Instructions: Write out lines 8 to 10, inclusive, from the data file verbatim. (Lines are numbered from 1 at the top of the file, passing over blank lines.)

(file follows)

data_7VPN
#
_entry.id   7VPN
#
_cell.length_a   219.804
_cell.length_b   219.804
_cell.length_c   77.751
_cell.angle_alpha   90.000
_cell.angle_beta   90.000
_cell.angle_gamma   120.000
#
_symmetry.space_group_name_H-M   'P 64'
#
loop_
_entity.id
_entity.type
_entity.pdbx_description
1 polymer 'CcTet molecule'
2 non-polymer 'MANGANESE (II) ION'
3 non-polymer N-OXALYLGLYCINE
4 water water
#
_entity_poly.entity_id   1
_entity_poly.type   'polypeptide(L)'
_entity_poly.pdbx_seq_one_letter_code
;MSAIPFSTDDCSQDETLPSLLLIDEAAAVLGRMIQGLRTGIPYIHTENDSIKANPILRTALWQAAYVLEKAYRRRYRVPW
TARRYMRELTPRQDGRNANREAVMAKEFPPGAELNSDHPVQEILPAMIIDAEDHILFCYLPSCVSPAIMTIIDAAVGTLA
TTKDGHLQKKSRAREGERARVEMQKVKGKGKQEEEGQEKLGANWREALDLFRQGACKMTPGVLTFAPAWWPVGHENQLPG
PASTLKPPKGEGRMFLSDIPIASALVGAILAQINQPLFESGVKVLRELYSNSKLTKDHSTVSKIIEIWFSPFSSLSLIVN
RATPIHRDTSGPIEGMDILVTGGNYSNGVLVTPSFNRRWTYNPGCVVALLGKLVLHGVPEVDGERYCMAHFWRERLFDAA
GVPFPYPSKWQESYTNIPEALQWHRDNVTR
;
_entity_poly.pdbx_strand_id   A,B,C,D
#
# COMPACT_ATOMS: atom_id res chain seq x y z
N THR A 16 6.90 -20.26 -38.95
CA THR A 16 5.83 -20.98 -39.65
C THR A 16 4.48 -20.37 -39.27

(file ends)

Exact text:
_cell.angle_alpha   90.000
_cell.angle_beta   90.000
_cell.angle_gamma   120.000